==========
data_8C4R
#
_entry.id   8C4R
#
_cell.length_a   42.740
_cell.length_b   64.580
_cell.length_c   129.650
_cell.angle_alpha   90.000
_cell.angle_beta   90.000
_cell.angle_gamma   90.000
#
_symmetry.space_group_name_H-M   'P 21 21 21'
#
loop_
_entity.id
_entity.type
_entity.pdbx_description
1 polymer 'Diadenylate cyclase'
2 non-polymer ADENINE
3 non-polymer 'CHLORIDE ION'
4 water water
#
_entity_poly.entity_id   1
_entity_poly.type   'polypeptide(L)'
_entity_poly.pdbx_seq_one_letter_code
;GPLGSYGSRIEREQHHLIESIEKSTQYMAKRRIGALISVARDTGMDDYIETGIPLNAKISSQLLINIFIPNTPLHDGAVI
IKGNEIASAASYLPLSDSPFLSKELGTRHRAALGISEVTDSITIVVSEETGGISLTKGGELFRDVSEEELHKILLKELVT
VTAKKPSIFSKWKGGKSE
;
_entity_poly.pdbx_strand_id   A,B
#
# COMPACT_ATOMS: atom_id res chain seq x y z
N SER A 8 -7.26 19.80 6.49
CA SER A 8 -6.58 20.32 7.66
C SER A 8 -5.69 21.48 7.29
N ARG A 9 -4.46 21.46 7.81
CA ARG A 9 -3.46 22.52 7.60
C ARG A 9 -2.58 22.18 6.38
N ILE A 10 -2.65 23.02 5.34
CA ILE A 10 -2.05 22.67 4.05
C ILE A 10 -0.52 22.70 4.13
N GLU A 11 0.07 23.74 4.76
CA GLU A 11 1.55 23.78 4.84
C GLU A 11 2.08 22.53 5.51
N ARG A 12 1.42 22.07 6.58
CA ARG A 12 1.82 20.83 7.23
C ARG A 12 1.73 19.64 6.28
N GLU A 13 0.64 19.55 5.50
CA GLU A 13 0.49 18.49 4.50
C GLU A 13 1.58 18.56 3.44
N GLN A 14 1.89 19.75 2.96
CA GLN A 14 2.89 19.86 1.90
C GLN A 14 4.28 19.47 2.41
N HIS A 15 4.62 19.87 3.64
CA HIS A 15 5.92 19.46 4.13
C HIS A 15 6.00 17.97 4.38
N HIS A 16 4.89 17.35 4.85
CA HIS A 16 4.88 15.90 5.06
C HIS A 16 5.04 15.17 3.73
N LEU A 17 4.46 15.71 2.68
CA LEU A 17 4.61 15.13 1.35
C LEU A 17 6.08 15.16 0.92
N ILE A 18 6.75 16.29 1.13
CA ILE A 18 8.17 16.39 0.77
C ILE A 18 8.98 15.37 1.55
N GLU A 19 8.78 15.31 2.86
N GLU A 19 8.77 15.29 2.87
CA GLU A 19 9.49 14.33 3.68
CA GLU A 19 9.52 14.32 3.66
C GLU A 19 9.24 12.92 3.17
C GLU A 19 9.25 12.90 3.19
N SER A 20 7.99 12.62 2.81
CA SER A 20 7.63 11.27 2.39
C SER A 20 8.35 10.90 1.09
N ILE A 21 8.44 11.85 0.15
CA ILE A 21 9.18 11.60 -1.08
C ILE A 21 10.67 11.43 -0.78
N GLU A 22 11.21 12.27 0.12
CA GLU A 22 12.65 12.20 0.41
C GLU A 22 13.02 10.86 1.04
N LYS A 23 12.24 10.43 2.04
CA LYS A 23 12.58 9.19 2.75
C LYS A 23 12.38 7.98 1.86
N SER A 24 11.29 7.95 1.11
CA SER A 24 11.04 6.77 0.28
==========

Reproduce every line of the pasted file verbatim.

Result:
data_8C4R
#
_entry.id   8C4R
#
_cell.length_a   42.740
_cell.length_b   64.580
_cell.length_c   129.650
_cell.angle_alpha   90.000
_cell.angle_beta   90.000
_cell.angle_gamma   90.000
#
_symmetry.space_group_name_H-M   'P 21 21 21'
#
loop_
_entity.id
_entity.type
_entity.pdbx_description
1 polymer 'Diadenylate cyclase'
2 non-polymer ADENINE
3 non-polymer 'CHLORIDE ION'
4 water water
#
_entity_poly.entity_id   1
_entity_poly.type   'polypeptide(L)'
_entity_poly.pdbx_seq_one_letter_code
;GPLGSYGSRIEREQHHLIESIEKSTQYMAKRRIGALISVARDTGMDDYIETGIPLNAKISSQLLINIFIPNTPLHDGAVI
IKGNEIASAASYLPLSDSPFLSKELGTRHRAALGISEVTDSITIVVSEETGGISLTKGGELFRDVSEEELHKILLKELVT
VTAKKPSIFSKWKGGKSE
;
_entity_poly.pdbx_strand_id   A,B
#
# COMPACT_ATOMS: atom_id res chain seq x y z
N SER A 8 -7.26 19.80 6.49
CA SER A 8 -6.58 20.32 7.66
C SER A 8 -5.69 21.48 7.29
N ARG A 9 -4.46 21.46 7.81
CA ARG A 9 -3.46 22.52 7.60
C ARG A 9 -2.58 22.18 6.38
N ILE A 10 -2.65 23.02 5.34
CA ILE A 10 -2.05 22.67 4.05
C ILE A 10 -0.52 22.70 4.13
N GLU A 11 0.07 23.74 4.76
CA GLU A 11 1.55 23.78 4.84
C GLU A 11 2.08 22.53 5.51
N ARG A 12 1.42 22.07 6.58
CA ARG A 12 1.82 20.83 7.23
C ARG A 12 1.73 19.64 6.28
N GLU A 13 0.64 19.55 5.50
CA GLU A 13 0.49 18.49 4.50
C GLU A 13 1.58 18.56 3.44
N GLN A 14 1.89 19.75 2.96
CA GLN A 14 2.89 19.86 1.90
C GLN A 14 4.28 19.47 2.41
N HIS A 15 4.62 19.87 3.64
CA HIS A 15 5.92 19.46 4.13
C HIS A 15 6.00 17.97 4.38
N HIS A 16 4.89 17.35 4.85
CA HIS A 16 4.88 15.90 5.06
C HIS A 16 5.04 15.17 3.73
N LEU A 17 4.46 15.71 2.68
CA LEU A 17 4.61 15.13 1.35
C LEU A 17 6.08 15.16 0.92
N ILE A 18 6.75 16.29 1.13
CA ILE A 18 8.17 16.39 0.77
C ILE A 18 8.98 15.37 1.55
N GLU A 19 8.78 15.31 2.86
N GLU A 19 8.77 15.29 2.87
CA GLU A 19 9.49 14.33 3.68
CA GLU A 19 9.52 14.32 3.66
C GLU A 19 9.24 12.92 3.17
C GLU A 19 9.25 12.90 3.19
N SER A 20 7.99 12.62 2.81
CA SER A 20 7.63 11.27 2.39
C SER A 20 8.35 10.90 1.09
N ILE A 21 8.44 11.85 0.15
CA ILE A 21 9.18 11.60 -1.08
C ILE A 21 10.67 11.43 -0.78
N GLU A 22 11.21 12.27 0.12
CA GLU A 22 12.65 12.20 0.41
C GLU A 22 13.02 10.86 1.04
N LYS A 23 12.24 10.43 2.04
CA LYS A 23 12.58 9.19 2.75
C LYS A 23 12.38 7.98 1.86
N SER A 24 11.29 7.95 1.11
CA SER A 24 11.04 6.77 0.28